One of the Worst HoF Votes Ever

Yesterday I read one of the most galling sports columns I’ve seen in a long time. It was actually published Jan 1, but I don’t normally notice the San Diego Union-Tribune nor columnist Nick Canepa. I was culling through articles about the baseball Hall of Fame voting and ran across it. After all, the results of this year’s vote get announced next week, and it’s not like MLB itself is doing anything to hold our attention. Anyway, having read the column, I will now file him with Murray Chass among writers whose works I intentionally do not read.

My first issue is that he submitted a blank ballot, for the second straight year. That puts us in immediate disagreement. He’s clearly an extreme “small Hall” guy, writing that it should be harder to gain access to the HoF than to the Vatican archives (with its priceless documents kept in humidity controlled vaults, some documents of which are over 1000 years old). That ship has already sailed; the Hall is not the elite of the elite, more like the top 1-2% of ball players. It is first and foremost a museum and tourist attraction. It would be an out of business one if the voters all thought his way. That line of thinking doesn’t really irritate me though; I just disagree and point out it’s not in keeping with the reality of what the Hall is.

He then proceeded to justify his blank ballot. First, he said he would never vote for “druggies.” Very professional, clearly well thought out and not influenced by emotion at all. He, of course, means known/presumed PED users rather than recreational drug use. I won’t rehash why my view is different from his here—it’d take too long, and I’ve written my opinion of PED use before.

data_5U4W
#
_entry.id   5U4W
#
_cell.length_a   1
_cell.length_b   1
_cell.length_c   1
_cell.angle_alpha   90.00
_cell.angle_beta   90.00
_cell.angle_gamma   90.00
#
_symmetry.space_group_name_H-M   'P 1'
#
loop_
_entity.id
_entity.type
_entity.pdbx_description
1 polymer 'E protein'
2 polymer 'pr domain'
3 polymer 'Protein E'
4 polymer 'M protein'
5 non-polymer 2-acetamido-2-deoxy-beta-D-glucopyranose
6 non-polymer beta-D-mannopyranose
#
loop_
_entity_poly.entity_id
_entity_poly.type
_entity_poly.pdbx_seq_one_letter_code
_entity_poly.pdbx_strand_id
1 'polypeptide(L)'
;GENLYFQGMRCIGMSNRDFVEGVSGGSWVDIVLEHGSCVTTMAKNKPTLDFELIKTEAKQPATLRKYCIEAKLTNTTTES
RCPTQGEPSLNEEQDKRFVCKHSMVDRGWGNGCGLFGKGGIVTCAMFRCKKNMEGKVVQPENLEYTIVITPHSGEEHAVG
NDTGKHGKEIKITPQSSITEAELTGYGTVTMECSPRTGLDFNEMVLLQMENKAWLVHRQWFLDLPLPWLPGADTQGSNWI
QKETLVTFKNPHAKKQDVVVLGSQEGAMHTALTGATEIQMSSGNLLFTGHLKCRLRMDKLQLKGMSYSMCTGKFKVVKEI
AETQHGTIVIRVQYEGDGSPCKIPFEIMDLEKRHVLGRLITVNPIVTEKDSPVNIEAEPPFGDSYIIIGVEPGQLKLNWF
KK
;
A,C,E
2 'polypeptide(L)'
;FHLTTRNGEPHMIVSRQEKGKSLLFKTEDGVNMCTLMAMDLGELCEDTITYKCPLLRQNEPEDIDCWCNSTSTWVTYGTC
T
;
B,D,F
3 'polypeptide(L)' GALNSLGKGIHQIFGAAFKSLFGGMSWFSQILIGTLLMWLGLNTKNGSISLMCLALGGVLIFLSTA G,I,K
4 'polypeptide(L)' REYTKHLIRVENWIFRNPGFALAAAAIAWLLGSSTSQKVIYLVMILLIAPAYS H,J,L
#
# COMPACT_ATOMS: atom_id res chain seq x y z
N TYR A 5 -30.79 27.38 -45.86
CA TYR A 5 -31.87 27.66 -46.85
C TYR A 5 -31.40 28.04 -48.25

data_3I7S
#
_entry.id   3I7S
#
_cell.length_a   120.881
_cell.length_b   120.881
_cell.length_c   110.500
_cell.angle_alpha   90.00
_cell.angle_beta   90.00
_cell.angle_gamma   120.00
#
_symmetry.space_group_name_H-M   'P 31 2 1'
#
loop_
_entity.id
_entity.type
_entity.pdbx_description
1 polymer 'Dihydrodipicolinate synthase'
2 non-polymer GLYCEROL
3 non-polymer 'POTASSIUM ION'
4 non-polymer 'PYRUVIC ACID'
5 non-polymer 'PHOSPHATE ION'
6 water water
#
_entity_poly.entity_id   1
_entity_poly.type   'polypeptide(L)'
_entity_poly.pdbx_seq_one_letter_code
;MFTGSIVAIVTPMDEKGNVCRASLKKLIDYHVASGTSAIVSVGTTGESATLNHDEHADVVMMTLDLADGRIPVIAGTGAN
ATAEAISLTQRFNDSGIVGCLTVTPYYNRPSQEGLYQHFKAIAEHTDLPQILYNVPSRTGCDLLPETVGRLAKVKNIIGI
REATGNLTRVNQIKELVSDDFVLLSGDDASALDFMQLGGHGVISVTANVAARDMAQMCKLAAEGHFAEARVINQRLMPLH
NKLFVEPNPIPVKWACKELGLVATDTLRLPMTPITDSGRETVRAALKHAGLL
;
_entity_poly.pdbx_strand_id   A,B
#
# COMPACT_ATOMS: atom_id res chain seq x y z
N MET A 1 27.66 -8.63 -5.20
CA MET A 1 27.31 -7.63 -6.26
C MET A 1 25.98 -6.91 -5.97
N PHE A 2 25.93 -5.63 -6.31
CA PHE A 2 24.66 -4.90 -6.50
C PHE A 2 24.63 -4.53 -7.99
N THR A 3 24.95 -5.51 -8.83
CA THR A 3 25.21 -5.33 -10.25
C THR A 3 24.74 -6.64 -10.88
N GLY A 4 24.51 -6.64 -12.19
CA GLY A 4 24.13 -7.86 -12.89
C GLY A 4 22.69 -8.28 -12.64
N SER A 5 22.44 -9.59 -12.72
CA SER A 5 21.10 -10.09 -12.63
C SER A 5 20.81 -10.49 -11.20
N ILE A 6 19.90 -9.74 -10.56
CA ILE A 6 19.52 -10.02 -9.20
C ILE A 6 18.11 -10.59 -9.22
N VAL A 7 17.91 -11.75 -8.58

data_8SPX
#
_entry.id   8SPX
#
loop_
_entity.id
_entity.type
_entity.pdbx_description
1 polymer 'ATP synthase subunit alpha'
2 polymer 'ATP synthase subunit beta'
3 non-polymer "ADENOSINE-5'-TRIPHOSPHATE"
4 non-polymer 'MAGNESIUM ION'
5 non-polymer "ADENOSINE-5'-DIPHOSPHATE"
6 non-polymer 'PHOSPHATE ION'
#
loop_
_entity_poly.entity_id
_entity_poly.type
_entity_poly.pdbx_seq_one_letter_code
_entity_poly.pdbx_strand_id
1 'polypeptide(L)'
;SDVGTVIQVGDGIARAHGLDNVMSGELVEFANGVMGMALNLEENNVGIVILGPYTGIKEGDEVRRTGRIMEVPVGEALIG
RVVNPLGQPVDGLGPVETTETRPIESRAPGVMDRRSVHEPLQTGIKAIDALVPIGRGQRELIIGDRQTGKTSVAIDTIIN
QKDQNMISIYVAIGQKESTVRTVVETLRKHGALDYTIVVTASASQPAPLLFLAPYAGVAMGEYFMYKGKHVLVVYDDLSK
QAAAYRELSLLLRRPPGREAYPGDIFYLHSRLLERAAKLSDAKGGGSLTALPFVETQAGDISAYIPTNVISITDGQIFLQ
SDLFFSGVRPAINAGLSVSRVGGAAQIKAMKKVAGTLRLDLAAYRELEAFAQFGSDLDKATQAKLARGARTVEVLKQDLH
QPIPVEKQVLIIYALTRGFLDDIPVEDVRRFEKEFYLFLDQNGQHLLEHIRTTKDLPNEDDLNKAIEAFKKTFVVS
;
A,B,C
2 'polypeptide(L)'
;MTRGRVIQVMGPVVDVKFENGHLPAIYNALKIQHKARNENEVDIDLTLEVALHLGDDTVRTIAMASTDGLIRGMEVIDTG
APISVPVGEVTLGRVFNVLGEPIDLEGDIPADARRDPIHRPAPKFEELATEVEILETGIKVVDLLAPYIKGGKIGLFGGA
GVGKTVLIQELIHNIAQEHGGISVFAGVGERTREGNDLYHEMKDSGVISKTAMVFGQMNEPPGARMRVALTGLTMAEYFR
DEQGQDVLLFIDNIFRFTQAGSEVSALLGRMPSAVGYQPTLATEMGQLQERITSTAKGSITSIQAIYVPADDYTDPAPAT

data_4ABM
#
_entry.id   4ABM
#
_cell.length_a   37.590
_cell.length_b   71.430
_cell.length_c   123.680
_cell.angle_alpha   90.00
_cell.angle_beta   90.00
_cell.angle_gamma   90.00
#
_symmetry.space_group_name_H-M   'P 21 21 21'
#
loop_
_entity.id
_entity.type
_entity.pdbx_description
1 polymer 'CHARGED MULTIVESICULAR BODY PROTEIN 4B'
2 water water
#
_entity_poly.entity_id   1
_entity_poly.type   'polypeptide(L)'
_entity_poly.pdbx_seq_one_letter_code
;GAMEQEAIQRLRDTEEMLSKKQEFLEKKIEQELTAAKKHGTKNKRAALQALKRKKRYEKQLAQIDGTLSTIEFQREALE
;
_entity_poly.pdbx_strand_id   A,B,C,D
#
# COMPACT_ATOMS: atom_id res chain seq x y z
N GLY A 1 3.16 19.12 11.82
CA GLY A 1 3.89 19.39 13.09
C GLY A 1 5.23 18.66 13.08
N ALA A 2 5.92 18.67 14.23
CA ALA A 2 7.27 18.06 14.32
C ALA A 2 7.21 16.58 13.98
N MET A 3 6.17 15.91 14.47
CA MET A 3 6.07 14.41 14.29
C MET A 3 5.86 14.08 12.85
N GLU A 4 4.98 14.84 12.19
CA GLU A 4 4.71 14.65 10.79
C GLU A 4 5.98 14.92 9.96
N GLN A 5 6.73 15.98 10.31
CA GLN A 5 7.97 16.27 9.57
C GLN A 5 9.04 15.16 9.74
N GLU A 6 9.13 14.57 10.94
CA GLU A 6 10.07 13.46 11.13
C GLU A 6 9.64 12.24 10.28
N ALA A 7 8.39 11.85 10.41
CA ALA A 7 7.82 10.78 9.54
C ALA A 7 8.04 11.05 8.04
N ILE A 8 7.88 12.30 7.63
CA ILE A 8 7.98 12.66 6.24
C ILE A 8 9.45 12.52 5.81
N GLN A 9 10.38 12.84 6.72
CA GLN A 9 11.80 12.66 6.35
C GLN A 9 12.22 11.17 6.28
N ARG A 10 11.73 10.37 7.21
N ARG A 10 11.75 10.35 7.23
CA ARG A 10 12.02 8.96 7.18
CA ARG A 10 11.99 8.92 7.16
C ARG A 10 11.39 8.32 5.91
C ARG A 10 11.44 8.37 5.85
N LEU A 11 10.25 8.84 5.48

Next, he wrote that he will never vote for a DH. I was bored yesterday but not enough to check the veracity of his claim by seeing if he ever voted for Frank Thomas or Paul Molitor who were both DHs for a significant plurality of their careers…or any of a number of poor fielding players who were not DHs but should have been and yet are in the HoF now. No, I just find it ridiculous that—after 50 years of its existence in the AL and likely to be MLB-wide whenever the next CBA is agreed upon—he still thinks DHs are “not real baseball players.” One can reasonably prefer the game without the DH; one cannot reasonably state that the player assigned to a position he does not like is somehow therefore not worthy of respect or recognition.

Yet he did not stop digging there. He went on to state that, if he does not vote for a player on their first ballot, he never will. After all, the player is retired and cannot change who he was, right? Right? Thus he has no need to ever reconsider a player, or listen to other viewpoints, or accept there are things he might have forgotten. The stance is incredibly arrogant. Good thing others don’t think that way or not-elected-on-the-first-ballot players like Yogi Freakin’ Berra would not be in the Hall of Fame.

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